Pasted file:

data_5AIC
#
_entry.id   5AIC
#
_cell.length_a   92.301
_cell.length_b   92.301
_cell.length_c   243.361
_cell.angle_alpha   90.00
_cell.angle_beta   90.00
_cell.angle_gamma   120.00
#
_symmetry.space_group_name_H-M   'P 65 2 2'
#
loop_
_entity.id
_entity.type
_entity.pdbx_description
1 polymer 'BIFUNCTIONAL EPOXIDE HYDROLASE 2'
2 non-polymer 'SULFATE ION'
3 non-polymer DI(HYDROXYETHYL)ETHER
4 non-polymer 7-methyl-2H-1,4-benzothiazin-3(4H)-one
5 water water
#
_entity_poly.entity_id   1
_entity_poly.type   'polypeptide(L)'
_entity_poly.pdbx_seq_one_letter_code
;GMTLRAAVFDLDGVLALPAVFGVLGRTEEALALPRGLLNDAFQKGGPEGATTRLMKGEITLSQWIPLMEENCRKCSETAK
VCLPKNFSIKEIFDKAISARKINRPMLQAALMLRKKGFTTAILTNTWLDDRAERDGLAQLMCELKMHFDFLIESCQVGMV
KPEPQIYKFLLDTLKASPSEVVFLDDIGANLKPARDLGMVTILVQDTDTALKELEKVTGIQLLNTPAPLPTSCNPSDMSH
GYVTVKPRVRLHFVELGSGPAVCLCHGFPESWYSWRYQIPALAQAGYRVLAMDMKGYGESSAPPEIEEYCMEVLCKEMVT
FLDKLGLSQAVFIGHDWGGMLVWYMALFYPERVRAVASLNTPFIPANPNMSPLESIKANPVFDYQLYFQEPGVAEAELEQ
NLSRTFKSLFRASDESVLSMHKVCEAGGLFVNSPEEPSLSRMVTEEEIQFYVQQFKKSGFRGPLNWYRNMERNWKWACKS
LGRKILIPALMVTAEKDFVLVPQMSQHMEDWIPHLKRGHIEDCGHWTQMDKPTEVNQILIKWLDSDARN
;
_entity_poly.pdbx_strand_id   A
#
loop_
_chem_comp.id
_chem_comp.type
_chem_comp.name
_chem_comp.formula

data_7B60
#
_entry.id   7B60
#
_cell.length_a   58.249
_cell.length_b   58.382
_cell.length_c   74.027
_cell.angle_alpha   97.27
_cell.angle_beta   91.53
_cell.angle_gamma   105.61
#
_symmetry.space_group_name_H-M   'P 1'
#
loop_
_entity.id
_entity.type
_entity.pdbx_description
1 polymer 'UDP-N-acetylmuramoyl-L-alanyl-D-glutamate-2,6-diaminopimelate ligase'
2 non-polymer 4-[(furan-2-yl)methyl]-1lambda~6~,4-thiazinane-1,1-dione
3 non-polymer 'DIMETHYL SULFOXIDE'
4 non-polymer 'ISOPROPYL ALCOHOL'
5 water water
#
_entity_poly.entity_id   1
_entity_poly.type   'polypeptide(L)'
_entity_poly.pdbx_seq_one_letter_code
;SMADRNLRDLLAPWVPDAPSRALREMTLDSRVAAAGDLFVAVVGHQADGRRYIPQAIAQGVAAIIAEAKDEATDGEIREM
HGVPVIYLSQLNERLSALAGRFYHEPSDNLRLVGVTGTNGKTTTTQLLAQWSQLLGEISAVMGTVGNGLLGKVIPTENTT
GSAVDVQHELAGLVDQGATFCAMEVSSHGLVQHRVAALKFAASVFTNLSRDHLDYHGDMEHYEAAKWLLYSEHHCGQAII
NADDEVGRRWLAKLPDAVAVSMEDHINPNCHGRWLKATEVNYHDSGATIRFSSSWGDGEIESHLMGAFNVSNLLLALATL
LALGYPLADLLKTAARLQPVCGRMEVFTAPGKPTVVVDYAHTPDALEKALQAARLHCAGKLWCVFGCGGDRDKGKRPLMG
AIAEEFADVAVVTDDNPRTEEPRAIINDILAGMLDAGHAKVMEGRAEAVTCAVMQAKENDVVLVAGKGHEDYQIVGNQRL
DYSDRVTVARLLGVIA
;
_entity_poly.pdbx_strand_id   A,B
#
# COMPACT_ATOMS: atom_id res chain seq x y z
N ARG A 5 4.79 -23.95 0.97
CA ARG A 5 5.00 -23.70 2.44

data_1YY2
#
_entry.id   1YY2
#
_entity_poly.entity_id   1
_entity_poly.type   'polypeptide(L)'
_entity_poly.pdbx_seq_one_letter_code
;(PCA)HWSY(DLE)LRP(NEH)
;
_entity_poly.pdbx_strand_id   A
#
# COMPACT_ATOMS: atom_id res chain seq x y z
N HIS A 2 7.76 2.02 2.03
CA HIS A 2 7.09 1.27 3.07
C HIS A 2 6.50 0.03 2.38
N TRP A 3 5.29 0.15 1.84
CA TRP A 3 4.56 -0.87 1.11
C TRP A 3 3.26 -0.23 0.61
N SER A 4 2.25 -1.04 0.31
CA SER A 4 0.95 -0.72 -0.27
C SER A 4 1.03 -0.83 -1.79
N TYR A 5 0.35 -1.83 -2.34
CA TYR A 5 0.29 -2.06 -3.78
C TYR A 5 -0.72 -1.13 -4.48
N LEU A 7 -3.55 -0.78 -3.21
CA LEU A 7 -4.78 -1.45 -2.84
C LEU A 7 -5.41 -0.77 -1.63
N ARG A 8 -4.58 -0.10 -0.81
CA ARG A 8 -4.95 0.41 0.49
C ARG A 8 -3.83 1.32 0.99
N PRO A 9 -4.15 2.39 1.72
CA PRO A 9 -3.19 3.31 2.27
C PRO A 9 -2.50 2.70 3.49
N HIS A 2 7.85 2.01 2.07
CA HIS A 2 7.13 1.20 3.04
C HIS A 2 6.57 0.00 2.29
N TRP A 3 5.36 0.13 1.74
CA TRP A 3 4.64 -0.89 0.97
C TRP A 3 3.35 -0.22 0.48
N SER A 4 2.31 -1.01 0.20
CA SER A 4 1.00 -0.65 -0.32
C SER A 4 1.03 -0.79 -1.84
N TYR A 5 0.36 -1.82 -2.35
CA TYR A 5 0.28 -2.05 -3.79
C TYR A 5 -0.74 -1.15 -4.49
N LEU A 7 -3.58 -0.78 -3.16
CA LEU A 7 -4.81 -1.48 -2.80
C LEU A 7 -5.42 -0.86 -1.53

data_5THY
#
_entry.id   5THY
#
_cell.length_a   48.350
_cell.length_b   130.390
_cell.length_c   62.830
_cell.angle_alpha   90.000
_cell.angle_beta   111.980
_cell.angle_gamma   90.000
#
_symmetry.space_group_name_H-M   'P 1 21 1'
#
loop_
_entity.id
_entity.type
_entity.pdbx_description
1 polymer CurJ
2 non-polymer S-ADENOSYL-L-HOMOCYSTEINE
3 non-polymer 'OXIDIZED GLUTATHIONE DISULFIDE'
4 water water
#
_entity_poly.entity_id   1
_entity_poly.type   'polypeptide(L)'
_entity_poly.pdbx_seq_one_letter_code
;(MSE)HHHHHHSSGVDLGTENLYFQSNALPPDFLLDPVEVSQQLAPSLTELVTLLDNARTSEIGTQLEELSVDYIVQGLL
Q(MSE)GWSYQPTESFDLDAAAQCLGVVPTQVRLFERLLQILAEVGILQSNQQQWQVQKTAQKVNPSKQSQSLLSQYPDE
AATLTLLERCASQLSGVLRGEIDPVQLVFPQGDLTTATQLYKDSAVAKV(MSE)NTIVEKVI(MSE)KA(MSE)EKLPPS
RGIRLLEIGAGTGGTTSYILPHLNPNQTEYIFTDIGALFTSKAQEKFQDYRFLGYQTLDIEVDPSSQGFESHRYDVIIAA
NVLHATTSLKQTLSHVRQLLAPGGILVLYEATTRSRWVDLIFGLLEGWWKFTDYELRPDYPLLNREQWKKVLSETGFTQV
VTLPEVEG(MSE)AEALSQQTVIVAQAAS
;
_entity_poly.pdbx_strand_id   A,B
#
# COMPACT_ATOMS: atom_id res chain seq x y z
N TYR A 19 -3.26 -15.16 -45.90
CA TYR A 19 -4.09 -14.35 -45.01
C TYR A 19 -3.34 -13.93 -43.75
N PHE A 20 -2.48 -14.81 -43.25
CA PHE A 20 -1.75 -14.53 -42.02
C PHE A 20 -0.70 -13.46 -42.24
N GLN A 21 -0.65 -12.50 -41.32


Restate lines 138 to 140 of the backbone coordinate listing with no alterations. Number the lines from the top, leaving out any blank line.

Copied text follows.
_cell.angle_gamma   90.000
#
_symmetry.space_group_name_H-M   'P 1 21 1'